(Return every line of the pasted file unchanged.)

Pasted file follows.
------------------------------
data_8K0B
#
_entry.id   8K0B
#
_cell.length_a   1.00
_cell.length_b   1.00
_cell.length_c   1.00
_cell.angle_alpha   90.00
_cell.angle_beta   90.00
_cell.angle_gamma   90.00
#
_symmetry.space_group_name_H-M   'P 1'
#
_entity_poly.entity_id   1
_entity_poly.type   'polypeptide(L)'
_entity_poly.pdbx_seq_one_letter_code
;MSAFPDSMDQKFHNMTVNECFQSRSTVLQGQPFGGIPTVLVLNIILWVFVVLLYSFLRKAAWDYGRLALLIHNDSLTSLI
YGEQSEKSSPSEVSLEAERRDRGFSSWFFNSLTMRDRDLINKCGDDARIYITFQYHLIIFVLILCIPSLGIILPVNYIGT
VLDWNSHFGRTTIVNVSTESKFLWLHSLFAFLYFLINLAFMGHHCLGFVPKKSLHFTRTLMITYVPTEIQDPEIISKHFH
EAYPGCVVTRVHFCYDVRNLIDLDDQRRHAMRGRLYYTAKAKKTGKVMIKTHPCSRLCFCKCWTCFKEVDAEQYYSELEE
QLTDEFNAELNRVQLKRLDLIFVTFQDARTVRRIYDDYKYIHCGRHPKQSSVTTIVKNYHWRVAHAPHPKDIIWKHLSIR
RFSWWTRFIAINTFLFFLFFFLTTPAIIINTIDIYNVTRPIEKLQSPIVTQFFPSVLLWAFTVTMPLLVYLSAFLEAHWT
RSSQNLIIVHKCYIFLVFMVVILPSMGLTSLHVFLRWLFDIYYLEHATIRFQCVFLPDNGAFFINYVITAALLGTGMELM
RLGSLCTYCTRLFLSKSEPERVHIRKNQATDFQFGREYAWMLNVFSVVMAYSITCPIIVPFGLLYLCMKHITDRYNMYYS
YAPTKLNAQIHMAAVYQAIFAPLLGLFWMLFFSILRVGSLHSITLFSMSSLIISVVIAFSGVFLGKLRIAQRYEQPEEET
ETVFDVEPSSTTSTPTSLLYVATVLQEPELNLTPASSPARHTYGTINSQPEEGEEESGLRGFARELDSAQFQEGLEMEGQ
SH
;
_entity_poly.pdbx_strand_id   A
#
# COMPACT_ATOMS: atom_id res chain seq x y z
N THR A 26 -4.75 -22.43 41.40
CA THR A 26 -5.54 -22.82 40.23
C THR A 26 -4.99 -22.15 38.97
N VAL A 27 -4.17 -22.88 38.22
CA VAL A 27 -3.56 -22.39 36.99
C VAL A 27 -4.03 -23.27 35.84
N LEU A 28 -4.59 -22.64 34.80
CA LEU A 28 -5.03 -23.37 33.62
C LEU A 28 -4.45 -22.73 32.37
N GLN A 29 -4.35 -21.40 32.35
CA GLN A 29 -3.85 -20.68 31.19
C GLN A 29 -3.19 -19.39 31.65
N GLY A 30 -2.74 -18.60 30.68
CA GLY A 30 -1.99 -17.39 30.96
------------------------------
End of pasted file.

data_8K0B
#
_entry.id   8K0B
#
_cell.length_a   1.00
_cell.length_b   1.00
_cell.length_c   1.00
_cell.angle_alpha   90.00
_cell.angle_beta   90.00
_cell.angle_gamma   90.00
#
_symmetry.space_group_name_H-M   'P 1'
#
_entity_poly.entity_id   1
_entity_poly.type   'polypeptide(L)'
_entity_poly.pdbx_seq_one_letter_code
;MSAFPDSMDQKFHNMTVNECFQSRSTVLQGQPFGGIPTVLVLNIILWVFVVLLYSFLRKAAWDYGRLALLIHNDSLTSLI
YGEQSEKSSPSEVSLEAERRDRGFSSWFFNSLTMRDRDLINKCGDDARIYITFQYHLIIFVLILCIPSLGIILPVNYIGT
VLDWNSHFGRTTIVNVSTESKFLWLHSLFAFLYFLINLAFMGHHCLGFVPKKSLHFTRTLMITYVPTEIQDPEIISKHFH
EAYPGCVVTRVHFCYDVRNLIDLDDQRRHAMRGRLYYTAKAKKTGKVMIKTHPCSRLCFCKCWTCFKEVDAEQYYSELEE
QLTDEFNAELNRVQLKRLDLIFVTFQDARTVRRIYDDYKYIHCGRHPKQSSVTTIVKNYHWRVAHAPHPKDIIWKHLSIR
RFSWWTRFIAINTFLFFLFFFLTTPAIIINTIDIYNVTRPIEKLQSPIVTQFFPSVLLWAFTVTMPLLVYLSAFLEAHWT
RSSQNLIIVHKCYIFLVFMVVILPSMGLTSLHVFLRWLFDIYYLEHATIRFQCVFLPDNGAFFINYVITAALLGTGMELM
RLGSLCTYCTRLFLSKSEPERVHIRKNQATDFQFGREYAWMLNVFSVVMAYSITCPIIVPFGLLYLCMKHITDRYNMYYS
YAPTKLNAQIHMAAVYQAIFAPLLGLFWMLFFSILRVGSLHSITLFSMSSLIISVVIAFSGVFLGKLRIAQRYEQPEEET
ETVFDVEPSSTTSTPTSLLYVATVLQEPELNLTPASSPARHTYGTINSQPEEGEEESGLRGFARELDSAQFQEGLEMEGQ
SH
;
_entity_poly.pdbx_strand_id   A
#
# COMPACT_ATOMS: atom_id res chain seq x y z
N THR A 26 -4.75 -22.43 41.40
CA THR A 26 -5.54 -22.82 40.23
C THR A 26 -4.99 -22.15 38.97
N VAL A 27 -4.17 -22.88 38.22
CA VAL A 27 -3.56 -22.39 36.99
C VAL A 27 -4.03 -23.27 35.84
N LEU A 28 -4.59 -22.64 34.80
CA LEU A 28 -5.03 -23.37 33.62
C LEU A 28 -4.45 -22.73 32.37
N GLN A 29 -4.35 -21.40 32.35
CA GLN A 29 -3.85 -20.68 31.19
C GLN A 29 -3.19 -19.39 31.65
N GLY A 30 -2.74 -18.60 30.68
CA GLY A 30 -1.99 -17.39 30.96